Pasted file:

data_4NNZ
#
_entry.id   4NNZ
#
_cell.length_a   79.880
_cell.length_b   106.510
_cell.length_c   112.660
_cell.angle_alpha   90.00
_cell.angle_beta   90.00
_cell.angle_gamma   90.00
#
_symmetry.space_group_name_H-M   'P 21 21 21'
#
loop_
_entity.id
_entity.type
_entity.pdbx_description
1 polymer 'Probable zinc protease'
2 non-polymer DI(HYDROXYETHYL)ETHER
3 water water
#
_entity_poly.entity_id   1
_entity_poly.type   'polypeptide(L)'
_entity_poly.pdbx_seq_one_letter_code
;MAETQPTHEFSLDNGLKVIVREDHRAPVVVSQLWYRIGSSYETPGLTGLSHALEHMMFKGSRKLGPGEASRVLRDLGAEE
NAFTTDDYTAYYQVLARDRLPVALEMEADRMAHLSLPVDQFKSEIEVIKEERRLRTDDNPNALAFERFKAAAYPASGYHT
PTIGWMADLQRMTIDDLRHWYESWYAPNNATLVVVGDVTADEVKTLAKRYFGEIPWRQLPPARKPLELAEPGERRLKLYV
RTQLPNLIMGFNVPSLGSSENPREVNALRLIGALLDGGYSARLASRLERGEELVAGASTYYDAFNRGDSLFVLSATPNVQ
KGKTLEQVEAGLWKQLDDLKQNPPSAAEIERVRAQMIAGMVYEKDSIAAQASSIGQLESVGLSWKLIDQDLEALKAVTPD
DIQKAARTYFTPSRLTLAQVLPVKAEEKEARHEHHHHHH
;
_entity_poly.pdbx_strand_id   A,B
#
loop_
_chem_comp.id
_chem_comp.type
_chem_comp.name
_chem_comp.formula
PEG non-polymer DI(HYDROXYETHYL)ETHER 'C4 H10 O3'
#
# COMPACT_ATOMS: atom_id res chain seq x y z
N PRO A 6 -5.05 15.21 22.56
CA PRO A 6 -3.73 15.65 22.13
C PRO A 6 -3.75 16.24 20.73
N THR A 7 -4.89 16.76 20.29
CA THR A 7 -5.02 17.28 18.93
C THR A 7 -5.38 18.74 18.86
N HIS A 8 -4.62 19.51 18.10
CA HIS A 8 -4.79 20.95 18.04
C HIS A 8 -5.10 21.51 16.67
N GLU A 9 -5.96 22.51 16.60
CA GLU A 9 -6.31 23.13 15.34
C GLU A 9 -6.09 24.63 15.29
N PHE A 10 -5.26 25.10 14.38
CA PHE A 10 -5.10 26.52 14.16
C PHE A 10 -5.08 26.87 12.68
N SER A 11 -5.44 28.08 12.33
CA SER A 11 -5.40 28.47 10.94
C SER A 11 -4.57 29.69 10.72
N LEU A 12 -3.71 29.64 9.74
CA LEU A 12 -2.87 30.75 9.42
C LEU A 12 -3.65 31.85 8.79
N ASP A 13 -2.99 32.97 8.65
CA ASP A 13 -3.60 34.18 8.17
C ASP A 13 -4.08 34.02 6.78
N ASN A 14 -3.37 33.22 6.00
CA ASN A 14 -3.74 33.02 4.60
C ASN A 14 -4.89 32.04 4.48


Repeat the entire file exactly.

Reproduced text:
data_4NNZ
#
_entry.id   4NNZ
#
_cell.length_a   79.880
_cell.length_b   106.510
_cell.length_c   112.660
_cell.angle_alpha   90.00
_cell.angle_beta   90.00
_cell.angle_gamma   90.00
#
_symmetry.space_group_name_H-M   'P 21 21 21'
#
loop_
_entity.id
_entity.type
_entity.pdbx_description
1 polymer 'Probable zinc protease'
2 non-polymer DI(HYDROXYETHYL)ETHER
3 water water
#
_entity_poly.entity_id   1
_entity_poly.type   'polypeptide(L)'
_entity_poly.pdbx_seq_one_letter_code
;MAETQPTHEFSLDNGLKVIVREDHRAPVVVSQLWYRIGSSYETPGLTGLSHALEHMMFKGSRKLGPGEASRVLRDLGAEE
NAFTTDDYTAYYQVLARDRLPVALEMEADRMAHLSLPVDQFKSEIEVIKEERRLRTDDNPNALAFERFKAAAYPASGYHT
PTIGWMADLQRMTIDDLRHWYESWYAPNNATLVVVGDVTADEVKTLAKRYFGEIPWRQLPPARKPLELAEPGERRLKLYV
RTQLPNLIMGFNVPSLGSSENPREVNALRLIGALLDGGYSARLASRLERGEELVAGASTYYDAFNRGDSLFVLSATPNVQ
KGKTLEQVEAGLWKQLDDLKQNPPSAAEIERVRAQMIAGMVYEKDSIAAQASSIGQLESVGLSWKLIDQDLEALKAVTPD
DIQKAARTYFTPSRLTLAQVLPVKAEEKEARHEHHHHHH
;
_entity_poly.pdbx_strand_id   A,B
#
loop_
_chem_comp.id
_chem_comp.type
_chem_comp.name
_chem_comp.formula
PEG non-polymer DI(HYDROXYETHYL)ETHER 'C4 H10 O3'
#
# COMPACT_ATOMS: atom_id res chain seq x y z
N PRO A 6 -5.05 15.21 22.56
CA PRO A 6 -3.73 15.65 22.13
C PRO A 6 -3.75 16.24 20.73
N THR A 7 -4.89 16.76 20.29
CA THR A 7 -5.02 17.28 18.93
C THR A 7 -5.38 18.74 18.86
N HIS A 8 -4.62 19.51 18.10
CA HIS A 8 -4.79 20.95 18.04
C HIS A 8 -5.10 21.51 16.67
N GLU A 9 -5.96 22.51 16.60
CA GLU A 9 -6.31 23.13 15.34
C GLU A 9 -6.09 24.63 15.29
N PHE A 10 -5.26 25.10 14.38
CA PHE A 10 -5.10 26.52 14.16
C PHE A 10 -5.08 26.87 12.68
N SER A 11 -5.44 28.08 12.33
CA SER A 11 -5.40 28.47 10.94
C SER A 11 -4.57 29.69 10.72
N LEU A 12 -3.71 29.64 9.74
CA LEU A 12 -2.87 30.75 9.42
C LEU A 12 -3.65 31.85 8.79
N ASP A 13 -2.99 32.97 8.65
CA ASP A 13 -3.60 34.18 8.17
C ASP A 13 -4.08 34.02 6.78
N ASN A 14 -3.37 33.22 6.00
CA ASN A 14 -3.74 33.02 4.60
C ASN A 14 -4.89 32.04 4.48